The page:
Bars, movie theaters to reopen as NC moves into next phase of recovery
Posted September 30, 2020 5:01 a.m. EDT
Updated September 30, 2020 11:30 p.m. EDT
Raleigh, N.C. — Gov. Roy Cooper said Wednesday that coronavirus cases are stable enough in North Carolina to move the state into the next phase of reopening businesses and resuming social activities during the pandemic.
The shift to Phase 3, which will allow bars to reopen for outdoor seating and movie theaters and amusement parks to reopen, takes effect at 5 p.m. Friday.
"We're cautiously encouraged about where we are in this pandemic," Cooper said at a news briefing. "The virus continues to spread, so we must take the next steps methodically and responsibly, and we must rely on North Carolinians taking personal responsibility to protect others."
Cooper last week signaled more easing of restrictions by announcing that stadiums and amphitheaters with at least 10,000 seats could provide limited seating for fans – 7 percent of capacity – for sports events and outdoor concerts.
On Monday, the state Department of Health and Human Services issued an order to start allowing indoor visits at nursing homes that have gone at least two weeks without a coronavirus infection and are in counties where the overall positive rate on virus tests is below 10 percent.
Other changes under Phase 3 include the following:
- Smaller outdoor arenas can seat up to 100 people or 30 percent of capacity, whichever is less, but indoor arenas and auditoriums are limited to 25 people.
- Movie theaters, reception and meeting venues, bingo parlors and arcades also can have up to 100 people or 30 percent of capacity, whichever is less. No gatherings would be allowed in the lobby.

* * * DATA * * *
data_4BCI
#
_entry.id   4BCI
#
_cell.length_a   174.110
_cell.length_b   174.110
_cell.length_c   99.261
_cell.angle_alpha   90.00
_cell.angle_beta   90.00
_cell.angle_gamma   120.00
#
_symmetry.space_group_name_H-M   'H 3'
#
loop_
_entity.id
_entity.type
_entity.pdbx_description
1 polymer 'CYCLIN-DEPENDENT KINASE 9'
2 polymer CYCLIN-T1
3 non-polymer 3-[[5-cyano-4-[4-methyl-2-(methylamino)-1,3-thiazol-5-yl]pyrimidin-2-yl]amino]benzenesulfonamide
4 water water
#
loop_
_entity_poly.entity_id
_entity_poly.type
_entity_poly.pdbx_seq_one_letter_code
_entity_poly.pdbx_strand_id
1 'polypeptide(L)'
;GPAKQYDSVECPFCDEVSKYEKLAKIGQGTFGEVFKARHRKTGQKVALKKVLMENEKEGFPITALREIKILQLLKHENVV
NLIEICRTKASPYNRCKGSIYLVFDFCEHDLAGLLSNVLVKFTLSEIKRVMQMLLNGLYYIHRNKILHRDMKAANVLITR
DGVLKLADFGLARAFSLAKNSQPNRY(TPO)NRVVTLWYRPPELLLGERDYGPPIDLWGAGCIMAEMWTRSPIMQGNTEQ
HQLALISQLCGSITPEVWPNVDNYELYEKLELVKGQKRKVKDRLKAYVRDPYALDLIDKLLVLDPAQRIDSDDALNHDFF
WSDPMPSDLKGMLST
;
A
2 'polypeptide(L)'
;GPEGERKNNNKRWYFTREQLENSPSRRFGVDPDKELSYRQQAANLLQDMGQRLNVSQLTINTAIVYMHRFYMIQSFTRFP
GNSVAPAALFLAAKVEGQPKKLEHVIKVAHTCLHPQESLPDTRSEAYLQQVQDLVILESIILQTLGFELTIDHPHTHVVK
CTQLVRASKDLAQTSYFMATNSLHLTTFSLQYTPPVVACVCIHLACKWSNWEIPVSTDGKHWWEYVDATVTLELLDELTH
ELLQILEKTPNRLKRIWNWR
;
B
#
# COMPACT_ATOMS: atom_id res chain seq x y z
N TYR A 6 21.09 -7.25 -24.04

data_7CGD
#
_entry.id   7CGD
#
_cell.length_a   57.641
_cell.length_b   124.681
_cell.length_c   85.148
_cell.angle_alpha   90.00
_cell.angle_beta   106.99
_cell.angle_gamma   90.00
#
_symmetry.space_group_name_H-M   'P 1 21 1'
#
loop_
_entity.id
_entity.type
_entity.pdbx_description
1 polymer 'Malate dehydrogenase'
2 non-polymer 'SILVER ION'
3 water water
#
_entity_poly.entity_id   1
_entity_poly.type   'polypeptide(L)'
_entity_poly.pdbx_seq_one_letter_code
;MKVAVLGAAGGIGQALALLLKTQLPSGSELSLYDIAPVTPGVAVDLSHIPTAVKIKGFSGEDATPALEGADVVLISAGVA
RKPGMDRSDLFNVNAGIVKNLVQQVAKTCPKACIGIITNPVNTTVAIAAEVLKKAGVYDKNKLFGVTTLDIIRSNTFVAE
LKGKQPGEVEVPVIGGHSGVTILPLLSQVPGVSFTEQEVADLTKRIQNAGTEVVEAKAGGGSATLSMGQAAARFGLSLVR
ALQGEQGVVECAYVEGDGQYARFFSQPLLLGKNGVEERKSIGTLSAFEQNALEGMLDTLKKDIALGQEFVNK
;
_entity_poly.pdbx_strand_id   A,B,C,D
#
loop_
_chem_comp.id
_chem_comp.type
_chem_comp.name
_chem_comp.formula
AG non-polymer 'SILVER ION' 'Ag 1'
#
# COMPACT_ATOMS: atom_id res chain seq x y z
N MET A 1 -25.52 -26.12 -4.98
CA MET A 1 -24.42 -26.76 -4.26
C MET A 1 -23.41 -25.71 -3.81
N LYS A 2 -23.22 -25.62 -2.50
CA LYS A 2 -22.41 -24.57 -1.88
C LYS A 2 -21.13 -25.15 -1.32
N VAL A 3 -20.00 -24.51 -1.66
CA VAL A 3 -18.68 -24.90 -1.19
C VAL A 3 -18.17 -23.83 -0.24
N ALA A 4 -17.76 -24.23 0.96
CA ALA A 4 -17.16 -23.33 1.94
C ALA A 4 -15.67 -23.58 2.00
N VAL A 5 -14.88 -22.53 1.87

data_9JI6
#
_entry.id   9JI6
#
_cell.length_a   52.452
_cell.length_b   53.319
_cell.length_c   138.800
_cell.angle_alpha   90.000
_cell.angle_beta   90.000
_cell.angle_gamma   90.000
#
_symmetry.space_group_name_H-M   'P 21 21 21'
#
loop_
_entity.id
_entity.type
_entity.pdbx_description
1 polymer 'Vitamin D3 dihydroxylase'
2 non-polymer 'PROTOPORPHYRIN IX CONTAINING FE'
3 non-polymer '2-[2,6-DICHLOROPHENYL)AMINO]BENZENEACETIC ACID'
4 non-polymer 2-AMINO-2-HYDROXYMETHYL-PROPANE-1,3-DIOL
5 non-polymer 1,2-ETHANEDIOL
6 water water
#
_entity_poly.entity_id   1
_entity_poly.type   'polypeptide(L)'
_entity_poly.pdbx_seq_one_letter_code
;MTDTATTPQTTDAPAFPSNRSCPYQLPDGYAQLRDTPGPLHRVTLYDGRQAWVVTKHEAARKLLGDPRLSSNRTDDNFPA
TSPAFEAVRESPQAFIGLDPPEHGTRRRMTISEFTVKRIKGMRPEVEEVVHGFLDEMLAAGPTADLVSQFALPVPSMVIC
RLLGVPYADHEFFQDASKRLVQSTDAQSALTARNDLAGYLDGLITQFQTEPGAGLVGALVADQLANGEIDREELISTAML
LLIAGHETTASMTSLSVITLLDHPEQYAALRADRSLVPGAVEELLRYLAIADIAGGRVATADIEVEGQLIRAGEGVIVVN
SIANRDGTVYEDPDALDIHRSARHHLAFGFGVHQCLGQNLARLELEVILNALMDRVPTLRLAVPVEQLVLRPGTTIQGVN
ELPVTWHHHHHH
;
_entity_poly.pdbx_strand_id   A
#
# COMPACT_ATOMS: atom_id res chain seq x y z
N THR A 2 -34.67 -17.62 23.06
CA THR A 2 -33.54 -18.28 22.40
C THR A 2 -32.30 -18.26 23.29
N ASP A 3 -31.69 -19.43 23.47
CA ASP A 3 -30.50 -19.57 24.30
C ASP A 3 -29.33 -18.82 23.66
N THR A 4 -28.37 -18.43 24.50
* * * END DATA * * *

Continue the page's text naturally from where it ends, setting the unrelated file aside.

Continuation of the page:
- Bars cannot serve alcohol indoors but can have an outdoor seating area of up to 100 people, 30 percent of the outdoor capacity or seven people per 1,000 square feet, whichever is least.
- Amusement parks can operate at 30 percent capacity outdoors, but indoor rides and attractions must remain closed. They can operate restaurants, concessions, gift shops and other indoor spaces.
All venues must abide by regulations for social distancing, wearing masks and sanitization.
The statewide mandate for everyone 5 and older to wear masks in public remains in effect, as does the 11 p.m. cutoff on alcohol sales at bars and restaurants for on-site consumption and the limits on mass gatherings of 25 people indoors and 50 people outdoors.
"We are not going to open. It makes no sense for us to open," said Amanda Laroque, owner of The Goat bar, on Western Boulevard in Raleigh, calling the 30 percent outdoor limit "ridiculous."
"The numbers are just not there," Laroque said. "For us, it would not be worthwhile. It is just another punch in the gut."
Zack Medford, president of the North Carolina Bar and Tavern Association, said many bars could come to the same decision, calling the outdoor limits "pointless."
"While that is a small step in the right direction, over 75 percent of bars in North Carolina have zero outdoor space," Medford said. "We have to come up with a substantial way for these bars to survive, and opening just outdoors is not going to cut it."
Most locales have no occupancy certificates for outdoor seating, he noted, so rather than the 100-person or 30 percent limits, they would have to stick with seven people per 1,000 square feet. That means they would have to have 3,000 square feet of patio space to get the 20 customers needed to break even.